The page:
We are in the midst of weeding our fiction collection. Basically discarding all those books that no one was touched for a decade or longer. Going through those titles I occasionally stumble some bizarre title that piques my interest, but I’ll never have time to read. Which is why I’m glad I stumbled across the PorPor Books Blog earlier today. Anyone who peruses used bookstores knows exactly what “…those paperbacks and comics you can find on the shelves of second-hand bookstores..” are which the blogger’s brother nicknamed “porpor” books, hence the title. It’s a pretty cool blog with reviews and excerpt about books, comics, etc. from late sixties through late eighties. Awesome, fun stuff that manages to be a bit different from your run of the mill book or even sff blog.
The Dragonbone Chair is the first book in Tad Williams’ Memory, Sorrow and Thorn series and one of the better traditional epic fantasies that’s out there. The novel follows the young castle scamp Simon an apparently unassuming and unimportant young man who gets drawn into a dire events far beyond his meager station. Apprenticed to the castle doctor Simon spends most of his days dreaming of being a hero but the machinations of an ancient evil soon creep into his own and Simon soon finds himself on the road and on a desperate to uncover the truth behind whats going on. On the way Simon meets a troll (in Williams’ world of Osten Ard and hearty though diminutive folk) who rides a wolf, rescues an elf-like Sithi, a kindly witch, and even manages to fall for a princess. If you’re a fan of epic fantasy and haven’t experienced The Dragonbone Chair it is a wholly familiar affair thought not without its own merits.
UPDATE: During the WotC New Products seminar at GenCon 2010 an attendee, after asking about new video games, was told:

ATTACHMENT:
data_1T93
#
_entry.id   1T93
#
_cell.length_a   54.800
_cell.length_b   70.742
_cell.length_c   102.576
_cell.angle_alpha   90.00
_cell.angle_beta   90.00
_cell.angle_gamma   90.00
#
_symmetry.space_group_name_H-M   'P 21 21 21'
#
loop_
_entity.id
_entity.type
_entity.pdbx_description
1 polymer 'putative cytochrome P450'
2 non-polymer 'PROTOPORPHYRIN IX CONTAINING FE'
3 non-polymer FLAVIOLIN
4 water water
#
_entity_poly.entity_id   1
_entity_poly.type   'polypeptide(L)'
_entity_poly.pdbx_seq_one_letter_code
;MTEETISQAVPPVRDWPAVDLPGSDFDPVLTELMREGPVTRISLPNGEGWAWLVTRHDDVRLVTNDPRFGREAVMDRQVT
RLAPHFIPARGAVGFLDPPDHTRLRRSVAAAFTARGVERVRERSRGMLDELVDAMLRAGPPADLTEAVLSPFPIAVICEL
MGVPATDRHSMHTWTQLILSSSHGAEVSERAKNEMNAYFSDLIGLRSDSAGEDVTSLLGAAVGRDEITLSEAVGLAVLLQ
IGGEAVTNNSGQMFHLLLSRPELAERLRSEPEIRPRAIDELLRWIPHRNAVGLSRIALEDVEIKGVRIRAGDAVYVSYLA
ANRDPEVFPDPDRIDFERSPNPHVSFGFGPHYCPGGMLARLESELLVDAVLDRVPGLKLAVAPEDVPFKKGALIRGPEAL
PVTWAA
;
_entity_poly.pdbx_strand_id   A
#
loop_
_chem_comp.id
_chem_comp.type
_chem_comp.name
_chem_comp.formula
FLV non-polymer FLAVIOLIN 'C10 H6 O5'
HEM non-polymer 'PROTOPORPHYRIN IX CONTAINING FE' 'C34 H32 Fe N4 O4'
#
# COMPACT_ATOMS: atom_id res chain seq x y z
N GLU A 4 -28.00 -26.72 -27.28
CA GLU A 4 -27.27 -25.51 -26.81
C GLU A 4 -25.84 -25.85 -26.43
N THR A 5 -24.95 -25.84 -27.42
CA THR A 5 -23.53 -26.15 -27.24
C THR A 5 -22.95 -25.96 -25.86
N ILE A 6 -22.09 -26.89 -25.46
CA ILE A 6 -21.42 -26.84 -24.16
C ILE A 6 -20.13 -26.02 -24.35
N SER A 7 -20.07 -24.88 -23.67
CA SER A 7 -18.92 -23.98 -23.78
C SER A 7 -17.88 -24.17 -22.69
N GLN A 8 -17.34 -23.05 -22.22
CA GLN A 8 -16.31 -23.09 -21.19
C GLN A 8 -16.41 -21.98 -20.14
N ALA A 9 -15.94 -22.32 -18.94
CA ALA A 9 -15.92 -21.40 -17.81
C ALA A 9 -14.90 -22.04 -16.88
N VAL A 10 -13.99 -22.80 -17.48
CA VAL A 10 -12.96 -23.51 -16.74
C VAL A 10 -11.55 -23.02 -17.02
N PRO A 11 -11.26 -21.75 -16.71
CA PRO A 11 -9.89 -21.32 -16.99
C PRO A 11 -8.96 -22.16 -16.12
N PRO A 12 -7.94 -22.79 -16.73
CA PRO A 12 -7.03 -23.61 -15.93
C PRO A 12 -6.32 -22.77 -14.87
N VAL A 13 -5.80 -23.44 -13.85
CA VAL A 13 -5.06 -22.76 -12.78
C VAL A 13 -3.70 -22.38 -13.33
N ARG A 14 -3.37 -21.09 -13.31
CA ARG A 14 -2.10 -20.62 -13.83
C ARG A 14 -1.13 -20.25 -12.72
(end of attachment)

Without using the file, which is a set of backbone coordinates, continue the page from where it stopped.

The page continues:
“Atari has an announcement coming about some kind of D&D video game but they couldn’t talk about it here.”
After a draft post sits in wordpress for a while there comes a point when I don’t see the point of posting it, or I can’t think of a good way to finish it off so it just sits there. Rather then let it sit there gathering dust I’ll occasionally pull it out and post it here. I started this one last week and felt it was just a kind of meandering rant with no real worth. With that said, enjoy!
So what happened to the D&D video game license? Since roughly 1988 and release of Pool of Radiance there has a been stream of Dungeons and Dragons video games many good and some not-so-good. Indeed back in 2004 GameSpy even did a 5-Part History of D&D Video Games series during the franchises’ 30th Anniversary. Last year Turbine’s Dungeons and Dragons Online went to a free-to-play model and that was the biggest D&D video game news we’ve seen in a long while. Indeed, there have been no new announcements about development of any games of any kind in long long time.
The last non-MMO D&D game to see a major release was Neverwinter Nights 2 in 2006 (and the mostly forgotten D&D Tactics in 2007) with expansions and/or adventure packs release every 12 months since: Mask of the Betrayer in 2007, Storm of Zehir in 2008, and Mysteries of West Gate in 2009. That last, however, is something of a fallacy since the adventure pack, developed by Ossian Studios was completed in 2007 and was delayed due to issues with DRM. With the video-game like and streamlined 4th Edition rules released in 2008 one might have expected some announcement as to a new game in development, but nothing has been said so far.
The answer I suspect is December 2009 lawsuit between Hasbro (owners of Wizards of the Coast) and Atari. There have no new details I can find since the original suit was filed. The gist of the case, as it stands, being that 34% of Atari Europe is owned by Hasbro competitor Namco Bandai allegedly including 4 subsidiaries involved in the active development in D&D video games, as originally reported over at Ars Technica. I’ve yet to see any news on what is happening or has happened with that case and given that Hasbro seems to be trying to get the license back from Atari I’m betting that’s why we haven’t seen or heard anything about games.
It was also recently announced that Warner Bros acquired Turbine, Inc. and thus Dungeons and Dragons Online. I’m fairly certain that DDO is still made under the Atari license, but other then licensing I have no idea how much Atari actually contributes to development. So as far as I can tell that the D&D license is given to Atari, who contracts with Turbine to make DDO, who is then acquired by Warner Bros. Maybe I’m missing something, but it just seems a bit bizarre.